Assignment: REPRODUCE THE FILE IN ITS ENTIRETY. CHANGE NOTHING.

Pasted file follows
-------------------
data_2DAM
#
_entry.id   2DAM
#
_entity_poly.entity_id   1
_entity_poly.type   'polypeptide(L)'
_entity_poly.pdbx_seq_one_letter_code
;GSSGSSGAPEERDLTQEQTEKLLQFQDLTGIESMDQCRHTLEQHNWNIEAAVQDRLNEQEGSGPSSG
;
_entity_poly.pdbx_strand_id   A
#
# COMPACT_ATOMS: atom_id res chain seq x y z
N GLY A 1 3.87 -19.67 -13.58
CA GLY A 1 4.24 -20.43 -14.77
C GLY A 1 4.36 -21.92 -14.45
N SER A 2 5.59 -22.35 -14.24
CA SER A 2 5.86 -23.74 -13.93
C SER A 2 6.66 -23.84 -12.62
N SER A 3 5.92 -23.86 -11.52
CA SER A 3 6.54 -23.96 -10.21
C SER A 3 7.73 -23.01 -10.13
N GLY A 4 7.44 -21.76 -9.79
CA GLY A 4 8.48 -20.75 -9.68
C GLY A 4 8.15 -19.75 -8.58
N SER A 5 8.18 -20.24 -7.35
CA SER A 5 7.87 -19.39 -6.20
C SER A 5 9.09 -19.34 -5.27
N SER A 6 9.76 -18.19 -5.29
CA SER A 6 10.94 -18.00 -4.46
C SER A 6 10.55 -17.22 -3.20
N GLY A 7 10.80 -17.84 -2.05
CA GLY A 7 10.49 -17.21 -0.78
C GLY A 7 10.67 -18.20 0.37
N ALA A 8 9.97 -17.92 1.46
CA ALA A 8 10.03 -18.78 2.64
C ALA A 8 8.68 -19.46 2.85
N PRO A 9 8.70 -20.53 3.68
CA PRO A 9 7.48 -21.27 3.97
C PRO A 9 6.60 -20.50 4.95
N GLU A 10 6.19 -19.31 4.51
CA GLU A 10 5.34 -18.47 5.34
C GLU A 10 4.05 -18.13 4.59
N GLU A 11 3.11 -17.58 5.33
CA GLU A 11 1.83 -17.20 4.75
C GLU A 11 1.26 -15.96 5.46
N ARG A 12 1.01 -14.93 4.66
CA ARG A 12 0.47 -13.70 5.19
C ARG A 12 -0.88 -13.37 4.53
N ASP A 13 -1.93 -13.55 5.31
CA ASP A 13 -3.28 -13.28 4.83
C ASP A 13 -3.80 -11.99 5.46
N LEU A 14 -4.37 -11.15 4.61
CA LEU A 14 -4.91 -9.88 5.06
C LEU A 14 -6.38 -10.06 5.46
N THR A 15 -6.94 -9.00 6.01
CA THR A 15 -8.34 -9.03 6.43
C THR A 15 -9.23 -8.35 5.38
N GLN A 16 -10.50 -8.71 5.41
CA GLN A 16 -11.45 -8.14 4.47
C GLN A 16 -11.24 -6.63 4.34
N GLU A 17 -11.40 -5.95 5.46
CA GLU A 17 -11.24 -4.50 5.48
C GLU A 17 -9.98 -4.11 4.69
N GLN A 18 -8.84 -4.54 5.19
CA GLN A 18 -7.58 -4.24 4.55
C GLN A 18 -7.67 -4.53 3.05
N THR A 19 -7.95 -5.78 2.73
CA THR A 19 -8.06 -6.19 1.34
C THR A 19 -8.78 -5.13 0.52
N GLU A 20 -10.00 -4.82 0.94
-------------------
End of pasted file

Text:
data_2DAM
#
_entry.id   2DAM
#
_entity_poly.entity_id   1
_entity_poly.type   'polypeptide(L)'
_entity_poly.pdbx_seq_one_letter_code
;GSSGSSGAPEERDLTQEQTEKLLQFQDLTGIESMDQCRHTLEQHNWNIEAAVQDRLNEQEGSGPSSG
;
_entity_poly.pdbx_strand_id   A
#
# COMPACT_ATOMS: atom_id res chain seq x y z
N GLY A 1 3.87 -19.67 -13.58
CA GLY A 1 4.24 -20.43 -14.77
C GLY A 1 4.36 -21.92 -14.45
N SER A 2 5.59 -22.35 -14.24
CA SER A 2 5.86 -23.74 -13.93
C SER A 2 6.66 -23.84 -12.62
N SER A 3 5.92 -23.86 -11.52
CA SER A 3 6.54 -23.96 -10.21
C SER A 3 7.73 -23.01 -10.13
N GLY A 4 7.44 -21.76 -9.79
CA GLY A 4 8.48 -20.75 -9.68
C GLY A 4 8.15 -19.75 -8.58
N SER A 5 8.18 -20.24 -7.35
CA SER A 5 7.87 -19.39 -6.20
C SER A 5 9.09 -19.34 -5.27
N SER A 6 9.76 -18.19 -5.29
CA SER A 6 10.94 -18.00 -4.46
C SER A 6 10.55 -17.22 -3.20
N GLY A 7 10.80 -17.84 -2.05
CA GLY A 7 10.49 -17.21 -0.78
C GLY A 7 10.67 -18.20 0.37
N ALA A 8 9.97 -17.92 1.46
CA ALA A 8 10.03 -18.78 2.64
C ALA A 8 8.68 -19.46 2.85
N PRO A 9 8.70 -20.53 3.68
CA PRO A 9 7.48 -21.27 3.97
C PRO A 9 6.60 -20.50 4.95
N GLU A 10 6.19 -19.31 4.51
CA GLU A 10 5.34 -18.47 5.34
C GLU A 10 4.05 -18.13 4.59
N GLU A 11 3.11 -17.58 5.33
CA GLU A 11 1.83 -17.20 4.75
C GLU A 11 1.26 -15.96 5.46
N ARG A 12 1.01 -14.93 4.66
CA ARG A 12 0.47 -13.70 5.19
C ARG A 12 -0.88 -13.37 4.53
N ASP A 13 -1.93 -13.55 5.31
CA ASP A 13 -3.28 -13.28 4.83
C ASP A 13 -3.80 -11.99 5.46
N LEU A 14 -4.37 -11.15 4.61
CA LEU A 14 -4.91 -9.88 5.06
C LEU A 14 -6.38 -10.06 5.46
N THR A 15 -6.94 -9.00 6.01
CA THR A 15 -8.34 -9.03 6.43
C THR A 15 -9.23 -8.35 5.38
N GLN A 16 -10.50 -8.71 5.41
CA GLN A 16 -11.45 -8.14 4.47
C GLN A 16 -11.24 -6.63 4.34
N GLU A 17 -11.40 -5.95 5.46
CA GLU A 17 -11.24 -4.50 5.48
C GLU A 17 -9.98 -4.11 4.69
N GLN A 18 -8.84 -4.54 5.19
CA GLN A 18 -7.58 -4.24 4.55
C GLN A 18 -7.67 -4.53 3.05
N THR A 19 -7.95 -5.78 2.73
CA THR A 19 -8.06 -6.19 1.34
C THR A 19 -8.78 -5.13 0.52
N GLU A 20 -10.00 -4.82 0.94